Terror Attacks and Cross-Country Arrests Point to Growing Terrorism Problem in Iran

By Ahmad Majidyar | Fellow and Director of IranObserved Project - The Middle East Institute | Jun 9, 2017
Terror Attacks and Cross-Country Arrests Point to Growing Terrorism Problem in Iran

Iran’s security forces have arrested 41 individuals allegedly affiliated with the Islamic State, according to a statement released by the Iranian Ministry of Intelligence today. “Following a series of complex intelligence operations and with the cooperation of family members of some terrorists in provinces of Kermanshah, Kurdistan, West Azerbaijan and Tehran, 41 members of Wahabi groups of Daesh [Islamic State] – including their operational teams, communications and logistical bridgeheads, some documents, and equipment for terrorist operations – were arrested and confiscated before they acted,” the statement claimed. Intelligence Minister Mahmoud Alavi added that intelligence officials have also identified the hideout of the perpetrators of Wednesday’s twin terrorist attacks in Tehran.

Deputy Interior Minister Hossein Zolfaqari also confirmed that security forces had conducted extensive operations in the past 48 hours and arrested a large number of alleged terrorists, who he claimed had entered Iran with the help of their regional sponsors.

Comment: The twin attacks in the Iranian capital and the arrest of dozens of alleged terrorists across the country indicate that the Islamic State has managed to infiltrate and establish sleeper and operational cells in different parts of Iran. The Wednesday’s attacks at parliament and the mausoleum of the Islamic Republic’s founder killed 17 and wounded 52 others. The attacks highlighted serious security shortcomings, may have undermined public confidence in the ability of the country’s security and intelligence institutions, and calls into question Iranian leaders’ claim that the Islamic Revolution Guards Corps’ (I.R.G.C.) military role in regional conflicts has kept Iran as an “island of stability” in a turbulent region. Such sophisticated attacks at the heart of the capital would not be possible without an extensive support network inside Iran.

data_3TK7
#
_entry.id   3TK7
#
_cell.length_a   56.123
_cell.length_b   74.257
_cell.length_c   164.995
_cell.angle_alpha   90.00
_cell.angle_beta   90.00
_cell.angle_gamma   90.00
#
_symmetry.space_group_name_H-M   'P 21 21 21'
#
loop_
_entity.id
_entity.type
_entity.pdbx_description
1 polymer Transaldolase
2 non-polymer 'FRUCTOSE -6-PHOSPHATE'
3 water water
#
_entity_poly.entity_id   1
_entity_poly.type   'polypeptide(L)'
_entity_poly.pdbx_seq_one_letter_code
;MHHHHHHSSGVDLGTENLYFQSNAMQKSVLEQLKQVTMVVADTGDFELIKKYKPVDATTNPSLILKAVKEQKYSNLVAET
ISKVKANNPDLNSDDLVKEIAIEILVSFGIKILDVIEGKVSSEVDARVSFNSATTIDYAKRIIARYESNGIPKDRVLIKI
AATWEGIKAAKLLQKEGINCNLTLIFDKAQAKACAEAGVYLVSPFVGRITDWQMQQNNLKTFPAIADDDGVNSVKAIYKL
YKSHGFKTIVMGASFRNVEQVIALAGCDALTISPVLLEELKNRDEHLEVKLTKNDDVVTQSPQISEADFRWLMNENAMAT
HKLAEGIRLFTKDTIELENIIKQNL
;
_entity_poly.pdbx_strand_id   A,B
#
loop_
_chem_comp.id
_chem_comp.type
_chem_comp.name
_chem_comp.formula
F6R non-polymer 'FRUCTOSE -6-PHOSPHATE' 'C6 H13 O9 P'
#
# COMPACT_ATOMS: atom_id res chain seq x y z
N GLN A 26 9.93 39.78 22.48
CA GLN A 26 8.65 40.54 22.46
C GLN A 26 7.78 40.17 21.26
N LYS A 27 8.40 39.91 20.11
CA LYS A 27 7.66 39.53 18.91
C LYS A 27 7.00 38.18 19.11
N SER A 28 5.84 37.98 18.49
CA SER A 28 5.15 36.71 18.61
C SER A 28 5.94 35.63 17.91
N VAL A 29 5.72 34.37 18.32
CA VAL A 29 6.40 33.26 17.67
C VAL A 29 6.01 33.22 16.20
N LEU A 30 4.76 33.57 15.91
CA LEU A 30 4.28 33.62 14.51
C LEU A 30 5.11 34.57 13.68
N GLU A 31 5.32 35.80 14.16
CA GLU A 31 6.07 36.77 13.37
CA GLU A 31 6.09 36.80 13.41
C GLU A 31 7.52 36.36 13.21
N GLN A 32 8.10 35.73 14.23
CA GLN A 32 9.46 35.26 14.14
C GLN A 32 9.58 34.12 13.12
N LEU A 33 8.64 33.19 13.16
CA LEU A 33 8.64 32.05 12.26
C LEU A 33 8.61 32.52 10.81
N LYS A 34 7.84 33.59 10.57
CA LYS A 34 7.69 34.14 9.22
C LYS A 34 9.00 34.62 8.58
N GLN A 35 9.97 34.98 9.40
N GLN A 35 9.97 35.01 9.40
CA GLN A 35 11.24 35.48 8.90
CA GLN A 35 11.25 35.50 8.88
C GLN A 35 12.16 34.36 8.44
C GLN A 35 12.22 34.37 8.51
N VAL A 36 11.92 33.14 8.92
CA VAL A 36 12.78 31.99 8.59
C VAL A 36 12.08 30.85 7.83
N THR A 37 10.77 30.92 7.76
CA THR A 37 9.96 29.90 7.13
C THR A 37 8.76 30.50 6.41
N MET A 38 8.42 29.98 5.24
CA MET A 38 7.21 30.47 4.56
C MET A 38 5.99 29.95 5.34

Iran’s Sunni minority – which accounts for about 10 percent of the country’s 80 million population – has rejected the Islamic State’s call to join the terrorist group despite suffering state-sanctioned suppression and marginalization. But the latest attacks in Tehran and the disbandment of terrorist cells across the country demonstrate that Iran has a growing terrorism problem.

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